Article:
This selects resources that explore issues such as the roles of assessment, limitations of assessment and changes in assessment over time.
This is a sophisticated teaching skill, the files look at designing assessment that promotes and supports quality learning, there are numbers of examples as well as some explicit advice (e.g. Writing effective assessment items).
This is a teaching skill that teacher education is often criticised for not doing well. I always stressed that important aspects of this had to be learnt in situ -as and after you are teaching a class. While there is one resource of direct advice (Advice on classroom management) most files have addressing or anticipating issues of management as part of a wider teaching agenda (e.g. Not another assignment).
This small group involve uses of ICTs that may extend our students thinking in this area.
Teacher risk taking
Almost all of these are printed or video cases where it is clear that the teacher, although experienced, was trying something that they were not at all certain would succeed, generally this involves trusting students. These can help make the point that developing your practice often involves taking risks, but the rewards can be high.
Skills of explanation
While we spend significant time breaking down simple notions that teaching is telling and learning is listening, constructing explanations is a critical teaching skill. These files are nearly all activities that got our students thinking more deeply about how to do this.
All these files contain examples of teachers explicitly reflecting on their practice either before, during or after a lesson with a view to improving their teaching. In some cases the reflection reported is confined to a single lesson, in others it can reasonably be seen to be part of an ongoing action research agenda, in which case it is also tagged action research.
As just stated there are many examples of teacher reflection that are part of a longer term action research agenda, but there are also some files that provide examples of action research projects without actually including the voice of teacher reflection.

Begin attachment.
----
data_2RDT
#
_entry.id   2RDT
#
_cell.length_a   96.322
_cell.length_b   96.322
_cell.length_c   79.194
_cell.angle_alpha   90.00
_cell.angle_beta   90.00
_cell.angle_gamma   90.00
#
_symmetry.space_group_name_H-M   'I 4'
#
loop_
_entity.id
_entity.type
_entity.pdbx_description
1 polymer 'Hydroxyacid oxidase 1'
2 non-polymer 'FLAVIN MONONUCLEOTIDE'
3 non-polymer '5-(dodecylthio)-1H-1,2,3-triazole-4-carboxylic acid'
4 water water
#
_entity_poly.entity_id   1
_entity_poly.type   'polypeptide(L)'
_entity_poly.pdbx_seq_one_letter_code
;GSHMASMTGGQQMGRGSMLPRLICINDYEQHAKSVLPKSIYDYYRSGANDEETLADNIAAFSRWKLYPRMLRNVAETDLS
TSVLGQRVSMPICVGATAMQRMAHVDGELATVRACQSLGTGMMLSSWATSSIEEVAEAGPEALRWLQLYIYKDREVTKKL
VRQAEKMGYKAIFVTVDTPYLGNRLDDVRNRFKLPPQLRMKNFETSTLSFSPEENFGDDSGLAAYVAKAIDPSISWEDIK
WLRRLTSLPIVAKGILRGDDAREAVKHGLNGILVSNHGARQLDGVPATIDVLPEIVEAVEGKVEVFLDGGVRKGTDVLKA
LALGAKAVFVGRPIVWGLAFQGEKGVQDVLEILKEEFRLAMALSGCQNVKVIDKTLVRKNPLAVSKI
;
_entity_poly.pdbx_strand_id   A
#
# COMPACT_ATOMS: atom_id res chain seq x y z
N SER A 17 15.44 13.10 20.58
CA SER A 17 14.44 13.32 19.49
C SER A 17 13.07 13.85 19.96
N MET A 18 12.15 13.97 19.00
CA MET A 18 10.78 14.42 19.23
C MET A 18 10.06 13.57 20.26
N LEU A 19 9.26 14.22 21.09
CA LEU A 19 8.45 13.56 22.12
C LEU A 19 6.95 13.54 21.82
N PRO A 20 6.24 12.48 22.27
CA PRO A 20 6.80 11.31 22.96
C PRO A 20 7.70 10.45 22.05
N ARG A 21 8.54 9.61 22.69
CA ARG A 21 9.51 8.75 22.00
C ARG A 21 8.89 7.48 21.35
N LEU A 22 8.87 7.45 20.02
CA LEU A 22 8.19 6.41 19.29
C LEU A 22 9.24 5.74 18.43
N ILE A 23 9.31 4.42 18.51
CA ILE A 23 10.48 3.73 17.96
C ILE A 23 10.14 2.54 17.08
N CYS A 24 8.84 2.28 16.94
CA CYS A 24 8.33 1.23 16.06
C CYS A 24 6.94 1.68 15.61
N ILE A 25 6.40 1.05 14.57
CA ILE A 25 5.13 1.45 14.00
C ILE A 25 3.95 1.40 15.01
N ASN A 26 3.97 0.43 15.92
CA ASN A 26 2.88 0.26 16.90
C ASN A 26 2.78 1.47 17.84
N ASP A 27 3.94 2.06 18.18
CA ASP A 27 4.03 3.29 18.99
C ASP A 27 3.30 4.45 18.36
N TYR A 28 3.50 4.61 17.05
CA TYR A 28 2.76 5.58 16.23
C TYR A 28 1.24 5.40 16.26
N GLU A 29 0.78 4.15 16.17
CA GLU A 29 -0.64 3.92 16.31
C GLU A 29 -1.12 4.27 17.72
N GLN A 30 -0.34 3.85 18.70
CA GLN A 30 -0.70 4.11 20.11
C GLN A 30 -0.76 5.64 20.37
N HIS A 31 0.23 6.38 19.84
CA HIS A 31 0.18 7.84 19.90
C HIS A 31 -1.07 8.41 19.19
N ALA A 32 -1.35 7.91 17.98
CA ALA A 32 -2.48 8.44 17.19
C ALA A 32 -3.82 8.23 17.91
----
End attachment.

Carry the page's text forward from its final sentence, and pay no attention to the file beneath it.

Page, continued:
Building learning communities
The value of setting out to build a community of learners with each class was a recurring and unifying theme in my teaching. The files reflect the range of things involved: sharing intellectual control (say by using students’ questions or ideas) (e.g. Getting started coastlines) and the consequences of this for classroom communication (e.g. implications of theorists for classrooms), building a shared language for learning (e.g. blended learning task 1 video analysis), changing students beliefs about learning, teaching and teachers’ and students’ roles (e.g. students thinking about their roles)and building metacognitive knowledge, awareness and control of learning (e.g. metacognition in primary classrooms).
Shared intellectual control
This is one of 12 principles of teaching for quality learning that emerged as recurring themes in what PEEL teachers were reporting as working in generating and supporting quality learning. It can be done in multiple ways (see Chapter 1 teaching for effective learning) and the files reflect this.
Students work out content for themselves
This is based on the second of the 12 principles just listed. It resonates with ideas of discovery learning, but is a broader construct than this. The files contain multiple examples, often reporting the high levels of interest and engagement that followed (e.g. Pythagoras patterns), but there are also example where our students experienced this (e.g. the Viking sequence).
Opportunities for student decision making
This is based on the third of the 12 principles listed above. Like all these principles, there are many types of decisions that students can make; the video resources (metacognition in primary classrooms and Blended learning task 1) are particularly rich with examples.
Support student risk taking
This is based on the 7th PEEL principle; it is a crucial component of building a learning community and reflects the fact that behaviours such as offering and defending ideas before the teacher has provided “answers”, challenging or querying something the teacher said, of taking high levels of responsibility for one’s learning are quite reasonably perceived as risky by many students. As it happens the number of examples of this in this set of resources is not as many as for the above three tags, there are more in Chapter 7 of Teaching for effective learning; The voice of the teacher.